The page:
A much greater challenge comes to us when God says to us that we are His heirs for the sake of Christ His Son, that we have inherited the riches of His kingdom, with all its gracious gifts; Christ's blood, Word, the sacraments, and His unfathomable love. An inheritance is put into effect purely by the death of the one who wills the testament. I come into possession of my inheritance when my Lord dies for me on Calvary's cross. God is my benefactor and I am His child. The enormity of such an estate leads to incredulity. We experience gape-mouthed shock at our inheritance in Christ.
It is also easy to doubt that the inheritance is for us. Old Adam and Satan, our enemy, are constantly pointing out our inadequacy for the gift. And of course, such an accusation is perfectly correct. We are not adequate. But that is not why God gives it to us. Our inheritance in Christ is ever and always a matter of grace. It is given to us for the sake of another, that is, for the sake of Christ Himself. But the battle is on every day to keep Christ at the forefront of our life and faith, so that we are not overcome by despair and hopelessness by the accusations of Satan and flesh.
When we have all the gifts at our disposal, when spiritually speaking we don't have to drive or shop for ourselves, then every outing during which we drive or shop is a venture in joy and a true pleasure, rather than a chore. We can serve others because we are not trying to earn anything for ourselves. We are enabled to do out of the joy of doing, rather than out of spiritual necessity. We must keep our riches at the forefront of our faith through being constantly in the gospel, in which our inheritance is constantly given to us. This is the estate that is ours for Christ's sake.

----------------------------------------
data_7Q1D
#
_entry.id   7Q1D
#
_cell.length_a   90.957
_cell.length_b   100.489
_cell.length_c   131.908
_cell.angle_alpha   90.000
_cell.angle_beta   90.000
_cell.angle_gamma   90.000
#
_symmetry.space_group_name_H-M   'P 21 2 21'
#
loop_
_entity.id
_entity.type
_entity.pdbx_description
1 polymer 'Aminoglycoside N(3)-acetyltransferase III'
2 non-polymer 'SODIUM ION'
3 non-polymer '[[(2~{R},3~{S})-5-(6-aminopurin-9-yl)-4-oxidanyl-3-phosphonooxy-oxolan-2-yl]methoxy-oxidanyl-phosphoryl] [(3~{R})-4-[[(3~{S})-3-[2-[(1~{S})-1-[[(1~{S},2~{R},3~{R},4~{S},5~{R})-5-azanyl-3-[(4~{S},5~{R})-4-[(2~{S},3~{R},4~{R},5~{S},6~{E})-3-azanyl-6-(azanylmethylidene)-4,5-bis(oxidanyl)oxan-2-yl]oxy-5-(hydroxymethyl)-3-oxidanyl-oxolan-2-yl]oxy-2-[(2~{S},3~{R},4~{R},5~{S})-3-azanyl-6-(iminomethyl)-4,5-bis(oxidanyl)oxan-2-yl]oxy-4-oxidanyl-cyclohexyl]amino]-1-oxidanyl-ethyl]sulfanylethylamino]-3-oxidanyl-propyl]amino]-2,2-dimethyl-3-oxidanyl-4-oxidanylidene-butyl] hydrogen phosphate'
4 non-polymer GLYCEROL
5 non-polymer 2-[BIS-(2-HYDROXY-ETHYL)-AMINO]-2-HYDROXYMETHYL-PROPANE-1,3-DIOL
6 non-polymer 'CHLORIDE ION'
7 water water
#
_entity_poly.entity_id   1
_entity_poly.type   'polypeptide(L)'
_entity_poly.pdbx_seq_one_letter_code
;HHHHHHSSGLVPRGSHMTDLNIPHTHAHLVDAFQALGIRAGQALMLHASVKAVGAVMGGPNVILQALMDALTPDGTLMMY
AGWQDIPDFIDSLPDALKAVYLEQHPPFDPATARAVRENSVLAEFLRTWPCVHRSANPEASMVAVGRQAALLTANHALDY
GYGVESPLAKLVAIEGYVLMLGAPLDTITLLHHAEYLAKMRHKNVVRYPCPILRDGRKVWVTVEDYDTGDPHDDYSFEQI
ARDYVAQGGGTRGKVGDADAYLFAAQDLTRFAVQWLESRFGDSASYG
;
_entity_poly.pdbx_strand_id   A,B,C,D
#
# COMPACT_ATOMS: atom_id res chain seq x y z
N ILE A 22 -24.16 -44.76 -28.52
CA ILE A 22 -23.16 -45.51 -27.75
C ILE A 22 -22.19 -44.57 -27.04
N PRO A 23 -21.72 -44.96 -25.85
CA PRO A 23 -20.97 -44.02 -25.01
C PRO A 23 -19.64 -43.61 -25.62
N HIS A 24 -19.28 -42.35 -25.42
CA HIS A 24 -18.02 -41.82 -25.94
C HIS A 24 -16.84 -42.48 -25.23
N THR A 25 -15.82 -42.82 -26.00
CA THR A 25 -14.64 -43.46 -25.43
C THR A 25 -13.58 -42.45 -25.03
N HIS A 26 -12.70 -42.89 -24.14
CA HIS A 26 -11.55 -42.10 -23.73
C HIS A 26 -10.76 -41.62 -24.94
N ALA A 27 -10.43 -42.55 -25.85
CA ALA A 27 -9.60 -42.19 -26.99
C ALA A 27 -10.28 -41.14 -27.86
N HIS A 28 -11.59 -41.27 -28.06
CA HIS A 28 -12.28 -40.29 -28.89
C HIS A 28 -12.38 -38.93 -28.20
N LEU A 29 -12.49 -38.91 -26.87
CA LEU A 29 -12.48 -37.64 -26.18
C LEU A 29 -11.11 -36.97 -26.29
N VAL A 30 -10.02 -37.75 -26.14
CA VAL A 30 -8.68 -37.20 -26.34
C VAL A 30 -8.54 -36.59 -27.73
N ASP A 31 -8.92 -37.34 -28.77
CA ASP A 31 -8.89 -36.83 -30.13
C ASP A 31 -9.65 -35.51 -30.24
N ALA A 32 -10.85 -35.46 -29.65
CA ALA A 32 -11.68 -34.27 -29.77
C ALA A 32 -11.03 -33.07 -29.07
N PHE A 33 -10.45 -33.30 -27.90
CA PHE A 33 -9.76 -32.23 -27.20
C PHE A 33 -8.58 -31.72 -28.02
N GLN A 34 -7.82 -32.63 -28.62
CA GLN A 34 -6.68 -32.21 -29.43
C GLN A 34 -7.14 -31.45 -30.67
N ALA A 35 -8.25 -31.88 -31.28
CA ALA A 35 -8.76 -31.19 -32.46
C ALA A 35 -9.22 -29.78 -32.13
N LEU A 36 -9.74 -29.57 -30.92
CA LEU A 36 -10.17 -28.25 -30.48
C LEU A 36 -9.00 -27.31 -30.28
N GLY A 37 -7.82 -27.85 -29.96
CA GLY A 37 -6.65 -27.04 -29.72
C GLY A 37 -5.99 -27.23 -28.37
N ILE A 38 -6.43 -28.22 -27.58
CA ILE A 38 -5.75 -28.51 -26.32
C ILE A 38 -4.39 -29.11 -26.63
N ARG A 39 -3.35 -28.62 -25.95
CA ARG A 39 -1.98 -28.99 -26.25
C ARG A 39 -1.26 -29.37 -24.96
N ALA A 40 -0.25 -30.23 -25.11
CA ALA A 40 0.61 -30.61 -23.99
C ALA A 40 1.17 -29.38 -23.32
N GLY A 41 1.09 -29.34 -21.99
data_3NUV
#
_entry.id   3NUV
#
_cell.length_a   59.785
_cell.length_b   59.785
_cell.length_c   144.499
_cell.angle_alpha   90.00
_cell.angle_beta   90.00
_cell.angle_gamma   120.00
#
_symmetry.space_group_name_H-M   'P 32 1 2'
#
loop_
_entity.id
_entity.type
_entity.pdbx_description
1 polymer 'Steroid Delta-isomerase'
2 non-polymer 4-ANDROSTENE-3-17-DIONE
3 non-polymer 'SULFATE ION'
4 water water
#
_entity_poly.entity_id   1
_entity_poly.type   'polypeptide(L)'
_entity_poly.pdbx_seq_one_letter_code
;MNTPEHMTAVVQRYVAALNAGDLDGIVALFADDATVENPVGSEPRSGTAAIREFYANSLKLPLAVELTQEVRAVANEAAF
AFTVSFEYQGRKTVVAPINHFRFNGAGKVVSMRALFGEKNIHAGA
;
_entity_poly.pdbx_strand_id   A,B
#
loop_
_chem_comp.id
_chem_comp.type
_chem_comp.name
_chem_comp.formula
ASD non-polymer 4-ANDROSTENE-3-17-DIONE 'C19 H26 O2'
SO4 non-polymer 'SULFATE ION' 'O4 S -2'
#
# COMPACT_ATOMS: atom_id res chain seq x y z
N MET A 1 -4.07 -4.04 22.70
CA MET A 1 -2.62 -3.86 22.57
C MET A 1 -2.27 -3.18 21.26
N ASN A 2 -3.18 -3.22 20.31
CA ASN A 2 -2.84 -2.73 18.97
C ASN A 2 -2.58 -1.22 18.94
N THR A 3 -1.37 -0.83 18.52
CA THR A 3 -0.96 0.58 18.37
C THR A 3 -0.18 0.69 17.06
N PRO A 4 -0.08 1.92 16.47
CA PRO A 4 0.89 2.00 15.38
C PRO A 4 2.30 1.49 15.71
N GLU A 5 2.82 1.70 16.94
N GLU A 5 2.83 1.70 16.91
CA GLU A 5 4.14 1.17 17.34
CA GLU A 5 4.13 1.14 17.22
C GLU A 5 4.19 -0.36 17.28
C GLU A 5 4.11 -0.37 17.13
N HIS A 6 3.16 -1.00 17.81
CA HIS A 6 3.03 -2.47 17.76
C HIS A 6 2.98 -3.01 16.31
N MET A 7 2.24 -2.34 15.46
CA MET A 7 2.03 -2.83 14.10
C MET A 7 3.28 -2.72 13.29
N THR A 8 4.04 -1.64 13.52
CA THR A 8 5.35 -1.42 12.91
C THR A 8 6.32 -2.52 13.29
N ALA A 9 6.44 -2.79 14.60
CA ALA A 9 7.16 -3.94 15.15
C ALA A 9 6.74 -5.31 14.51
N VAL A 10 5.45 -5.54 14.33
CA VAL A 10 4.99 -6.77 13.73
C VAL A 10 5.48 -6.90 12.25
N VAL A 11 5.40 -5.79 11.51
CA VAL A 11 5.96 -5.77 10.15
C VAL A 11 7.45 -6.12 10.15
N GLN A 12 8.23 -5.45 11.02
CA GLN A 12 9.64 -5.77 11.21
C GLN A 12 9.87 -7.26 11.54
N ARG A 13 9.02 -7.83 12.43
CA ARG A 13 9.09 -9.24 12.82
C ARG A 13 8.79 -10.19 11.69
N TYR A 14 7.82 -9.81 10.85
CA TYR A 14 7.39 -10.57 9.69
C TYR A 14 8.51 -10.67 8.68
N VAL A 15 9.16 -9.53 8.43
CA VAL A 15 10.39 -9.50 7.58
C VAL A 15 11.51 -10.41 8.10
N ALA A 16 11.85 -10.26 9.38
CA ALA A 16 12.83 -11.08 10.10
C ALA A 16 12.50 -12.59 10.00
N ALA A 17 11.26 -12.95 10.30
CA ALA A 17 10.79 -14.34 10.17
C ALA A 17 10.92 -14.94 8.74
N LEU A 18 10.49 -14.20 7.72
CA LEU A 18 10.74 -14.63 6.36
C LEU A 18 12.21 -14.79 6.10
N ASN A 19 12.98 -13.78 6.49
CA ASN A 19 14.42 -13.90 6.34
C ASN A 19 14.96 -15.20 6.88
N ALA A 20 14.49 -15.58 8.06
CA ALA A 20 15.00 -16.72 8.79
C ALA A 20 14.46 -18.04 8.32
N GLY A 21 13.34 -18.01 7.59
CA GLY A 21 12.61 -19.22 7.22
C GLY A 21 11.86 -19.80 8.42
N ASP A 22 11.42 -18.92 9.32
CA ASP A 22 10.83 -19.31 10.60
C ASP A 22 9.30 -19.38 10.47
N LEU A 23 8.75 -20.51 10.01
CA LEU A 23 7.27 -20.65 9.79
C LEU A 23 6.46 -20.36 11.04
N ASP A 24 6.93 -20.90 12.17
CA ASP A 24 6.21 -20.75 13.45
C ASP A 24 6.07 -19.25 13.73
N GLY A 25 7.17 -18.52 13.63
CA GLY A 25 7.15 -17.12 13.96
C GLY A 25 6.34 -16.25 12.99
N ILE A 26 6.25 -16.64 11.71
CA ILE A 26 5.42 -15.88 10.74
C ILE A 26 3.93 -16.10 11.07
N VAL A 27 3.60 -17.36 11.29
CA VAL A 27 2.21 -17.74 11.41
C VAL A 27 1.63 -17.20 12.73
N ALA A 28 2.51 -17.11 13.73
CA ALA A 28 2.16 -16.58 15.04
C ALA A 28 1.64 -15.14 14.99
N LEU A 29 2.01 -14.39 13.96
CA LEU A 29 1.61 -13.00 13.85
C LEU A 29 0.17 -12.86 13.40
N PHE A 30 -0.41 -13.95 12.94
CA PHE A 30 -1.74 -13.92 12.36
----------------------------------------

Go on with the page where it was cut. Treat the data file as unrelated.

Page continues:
"It transcends all the capacity of the human mind when Paul says 'we are heirs' (Gal 4:7), not of some very wealthy and powerful king, not of the emperor, not of the world, but of Almighty God, the Creator of all. Therefore this inheritance of ours is, as Paul says elsewhere (2Co 9:15), 'inexpressible.' If someone could believe with a certain and constant faith, and could understand the magnitude of it all, that he is the son and heir of God, he could regard all the power and wealth of all the kingdoms of the world as filth and refuse in comparison with his heavenly inheritance. Whatever the world has that is sublime and glorious would be nauseating to him. And the greater the pomp and glory of the world is, the more detestable it would be to him. In summary, whatever the world especially admires and exalts, that is foul and worthless in his eyes. For what is the whole world with its power, wealth, and glory in comparison with God, whose heir and son he is? He also desires anxiously to depart with Paul and to be with Christ (Phil 1:23). Nothing more delightful could happen to him than a premature death, which he would embrace as the most joyous peace. For he would know that it is the end of all his evils and that through it he comes into his inheritance. At bottom, a man who believed this completely would not survive very long but would soon be consumed by his overwhelming joy.